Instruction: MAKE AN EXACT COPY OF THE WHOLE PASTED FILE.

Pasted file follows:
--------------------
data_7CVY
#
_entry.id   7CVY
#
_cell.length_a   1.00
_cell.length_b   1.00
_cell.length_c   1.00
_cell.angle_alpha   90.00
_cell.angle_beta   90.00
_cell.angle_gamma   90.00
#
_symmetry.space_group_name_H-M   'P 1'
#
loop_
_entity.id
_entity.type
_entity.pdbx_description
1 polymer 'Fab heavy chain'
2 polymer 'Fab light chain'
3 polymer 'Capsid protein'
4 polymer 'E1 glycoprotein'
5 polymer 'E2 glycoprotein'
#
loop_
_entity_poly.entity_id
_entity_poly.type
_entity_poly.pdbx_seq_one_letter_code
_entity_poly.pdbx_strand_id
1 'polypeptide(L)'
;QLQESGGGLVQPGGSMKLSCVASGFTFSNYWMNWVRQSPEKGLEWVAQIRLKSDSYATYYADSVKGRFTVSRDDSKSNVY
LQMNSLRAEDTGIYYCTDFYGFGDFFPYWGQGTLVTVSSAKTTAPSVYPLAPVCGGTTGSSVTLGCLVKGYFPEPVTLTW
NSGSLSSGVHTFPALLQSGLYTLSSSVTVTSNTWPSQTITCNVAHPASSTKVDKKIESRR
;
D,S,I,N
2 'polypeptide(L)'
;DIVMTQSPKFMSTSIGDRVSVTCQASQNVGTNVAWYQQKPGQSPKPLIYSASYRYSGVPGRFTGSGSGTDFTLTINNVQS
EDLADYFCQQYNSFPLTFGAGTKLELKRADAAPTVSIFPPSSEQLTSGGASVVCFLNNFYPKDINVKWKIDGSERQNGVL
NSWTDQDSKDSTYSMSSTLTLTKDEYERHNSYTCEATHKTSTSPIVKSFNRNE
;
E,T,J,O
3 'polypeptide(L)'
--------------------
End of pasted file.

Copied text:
data_7CVY
#
_entry.id   7CVY
#
_cell.length_a   1.00
_cell.length_b   1.00
_cell.length_c   1.00
_cell.angle_alpha   90.00
_cell.angle_beta   90.00
_cell.angle_gamma   90.00
#
_symmetry.space_group_name_H-M   'P 1'
#
loop_
_entity.id
_entity.type
_entity.pdbx_description
1 polymer 'Fab heavy chain'
2 polymer 'Fab light chain'
3 polymer 'Capsid protein'
4 polymer 'E1 glycoprotein'
5 polymer 'E2 glycoprotein'
#
loop_
_entity_poly.entity_id
_entity_poly.type
_entity_poly.pdbx_seq_one_letter_code
_entity_poly.pdbx_strand_id
1 'polypeptide(L)'
;QLQESGGGLVQPGGSMKLSCVASGFTFSNYWMNWVRQSPEKGLEWVAQIRLKSDSYATYYADSVKGRFTVSRDDSKSNVY
LQMNSLRAEDTGIYYCTDFYGFGDFFPYWGQGTLVTVSSAKTTAPSVYPLAPVCGGTTGSSVTLGCLVKGYFPEPVTLTW
NSGSLSSGVHTFPALLQSGLYTLSSSVTVTSNTWPSQTITCNVAHPASSTKVDKKIESRR
;
D,S,I,N
2 'polypeptide(L)'
;DIVMTQSPKFMSTSIGDRVSVTCQASQNVGTNVAWYQQKPGQSPKPLIYSASYRYSGVPGRFTGSGSGTDFTLTINNVQS
EDLADYFCQQYNSFPLTFGAGTKLELKRADAAPTVSIFPPSSEQLTSGGASVVCFLNNFYPKDINVKWKIDGSERQNGVL
NSWTDQDSKDSTYSMSSTLTLTKDEYERHNSYTCEATHKTSTSPIVKSFNRNE
;
E,T,J,O
3 'polypeptide(L)'